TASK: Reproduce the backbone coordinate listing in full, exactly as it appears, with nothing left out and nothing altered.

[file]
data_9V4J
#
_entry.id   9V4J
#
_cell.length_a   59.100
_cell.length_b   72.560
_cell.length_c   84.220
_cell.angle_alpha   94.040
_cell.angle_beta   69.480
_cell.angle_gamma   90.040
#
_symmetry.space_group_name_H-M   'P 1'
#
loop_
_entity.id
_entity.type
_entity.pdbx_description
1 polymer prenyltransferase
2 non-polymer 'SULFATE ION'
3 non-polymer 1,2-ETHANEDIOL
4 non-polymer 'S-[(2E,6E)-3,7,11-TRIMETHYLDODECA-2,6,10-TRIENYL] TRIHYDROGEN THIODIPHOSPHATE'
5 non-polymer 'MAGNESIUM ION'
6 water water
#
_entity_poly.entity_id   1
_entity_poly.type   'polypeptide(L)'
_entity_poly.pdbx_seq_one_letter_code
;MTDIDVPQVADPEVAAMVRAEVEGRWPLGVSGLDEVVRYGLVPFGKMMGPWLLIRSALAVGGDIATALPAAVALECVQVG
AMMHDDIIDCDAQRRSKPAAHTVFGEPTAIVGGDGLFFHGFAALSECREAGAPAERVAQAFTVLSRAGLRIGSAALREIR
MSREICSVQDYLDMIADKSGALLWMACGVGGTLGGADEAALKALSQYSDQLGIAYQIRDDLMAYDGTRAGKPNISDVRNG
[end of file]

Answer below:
data_9V4J
#
_entry.id   9V4J
#
_cell.length_a   59.100
_cell.length_b   72.560
_cell.length_c   84.220
_cell.angle_alpha   94.040
_cell.angle_beta   69.480
_cell.angle_gamma   90.040
#
_symmetry.space_group_name_H-M   'P 1'
#
loop_
_entity.id
_entity.type
_entity.pdbx_description
1 polymer prenyltransferase
2 non-polymer 'SULFATE ION'
3 non-polymer 1,2-ETHANEDIOL
4 non-polymer 'S-[(2E,6E)-3,7,11-TRIMETHYLDODECA-2,6,10-TRIENYL] TRIHYDROGEN THIODIPHOSPHATE'
5 non-polymer 'MAGNESIUM ION'
6 water water
#
_entity_poly.entity_id   1
_entity_poly.type   'polypeptide(L)'
_entity_poly.pdbx_seq_one_letter_code
;MTDIDVPQVADPEVAAMVRAEVEGRWPLGVSGLDEVVRYGLVPFGKMMGPWLLIRSALAVGGDIATALPAAVALECVQVG
AMMHDDIIDCDAQRRSKPAAHTVFGEPTAIVGGDGLFFHGFAALSECREAGAPAERVAQAFTVLSRAGLRIGSAALREIR
MSREICSVQDYLDMIADKSGALLWMACGVGGTLGGADEAALKALSQYSDQLGIAYQIRDDLMAYDGTRAGKPNISDVRNG